We were full of yiras hakovod when we had to approach the Mashgiach of Yeshivas Rameiless, HaRav Simcha Plotkin zt'l, and we put on a hat. It was considered pritzus to go over to talk to him when just wearing a yarmulke. This was not done out of fear; it was simply yiras hakovod. It is difficult to describe the source of this yiras hakovod.

I remember that once an eminent bochur came to visit our yeshiva and spoke to the Mashgiach while his hand was resting on a shtender. We were dumbfounded. Where were his manners? This is how we regarded the Mashgiach and the rosh yeshiva. Also in Eretz Yisroel in Yeshivas Hebron the talmidim had a yiras hakovod for each of the roshei yeshiva.

Unfortunately, we now lack the awareness of the need to appoint a rav upon ourselves. We notice that even toward the elderly roshei yeshivos, talmidim do not act with yiras hakovod. This is because we have become accustomed to being spoiled, and this causes us to be proud and to presume that we already do not need a rav to show us how to study Torah, how to develop a solid understanding in the rishonim. Boys have therefore stopped reviewing the shiurim of the roshei yeshivos or studying them in depth. Talmidim peruse all sorts of seforim without proper understanding of them or capability of discernment between what is correct or not.

The kadmonim warned us: "We should study from sofrim and not from seforim." We can find mistakes in seforim and the rav can show the talmidim what is the correct way of understanding divrei Torah. If talmidim claim: "If we would have had roshei yeshivos like R' Boruch Ber, R' Shimon, we would have devoted ourselves to hearing their teachings, but today is different . . .." We must be aware that in every period HaKodosh Boruch Hu has appointed those capable of being the transmitters of Torah, and we must study the Torah from them since Torah study requires a rav.

"He has implanted eternal life within us" (Bircas HaTorah). Rabbenu Chaim of Volozhin explains that Torah is like a plant that will eventually blossom, but like every plant it needs supervision and care. To inherit Torah we must prepare our hearts to be clean from undesirable middos, from pride and desires.

This cleanliness of the heart is achieved through Torah study. When we study with the intention and desire that through our study the heart will be cleaned, HaKodosh Boruch Hu helps us attain this level of spirituality. If, however, we study for other reasons, such as for honor, or to attain a higher stature in life, such Torah study is far from the aim to which we should be aspiring.

The tanna (Ovos 6:6) enumerates among the forty- eight ways in which Torah knowledge is acquired "sharing his fellow's burden (nosei be'ol im chavero)." Through good middos we can acquire all the sublime qualities and depth of the Torah's wisdom.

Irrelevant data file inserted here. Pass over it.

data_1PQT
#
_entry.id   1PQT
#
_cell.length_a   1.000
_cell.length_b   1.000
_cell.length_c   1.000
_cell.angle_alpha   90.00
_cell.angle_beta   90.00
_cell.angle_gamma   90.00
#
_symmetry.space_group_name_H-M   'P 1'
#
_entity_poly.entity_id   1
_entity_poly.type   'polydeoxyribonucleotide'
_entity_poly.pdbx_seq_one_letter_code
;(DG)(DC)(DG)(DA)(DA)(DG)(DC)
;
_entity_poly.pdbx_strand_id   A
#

I heard from a reliable source of an eminent rosh yeshiva of the past generation, an ish kodosh and gaon, who would toil over a sugya, preparing a shiur to say to the talmidim, and when he saw that the subject matter was deep and he wanted to clarify it further and say a chidush in the sugya, what would he do? He would walk into the beis midrash, and if he would notice a boy without shoes or wearing torn shoes, he would give him money to buy new shoes.

This was a real act of mesiras nefesh since poverty at that time was unbelievable. People did not have bread to eat, and roshei yeshivos were lacking bread even more than the boys. The roshei yeshivos would wear torn clothing, one patch upon the other. This was of no concern when the rosh yeshiva wanted to clarify a sugya. The way to accomplishment in Torah is dependent on doing chesed with another Jew. This is the gateway to succeed in understanding a profound section of the gemora, through "sharing his fellow's burden."

But what connection does this have with acquiring Torah? Sharing another's burden is apparently only connected to gashmiyus. We see that this is what HaKodosh Boruch Hu has implanted in the way He conducts the universe, through virtuous traits of bein odom lechavero one can attain the sublime heights and depth of the Torah's wisdom.

For yeshiva students this can make a difference in many ways and especially in spiritual matters. We must ensure that others study in an orderly fashion, and we must pay attention if his friend is pleased, if he is succeeding, what is his frame of mind. If he sees that someone is in a bad mood, he should find out the reason for it and try to solve the problem. Sometimes you can help with a good word of advice, and sometimes you can help by fixing up a chavrusa for him. A ben Torah suffers in a yeshiva when he does not have the right chavrusa, or has difficulty in understanding the shiur or the sugya. Just as one is interested in improving his own understanding so should he help the other person too.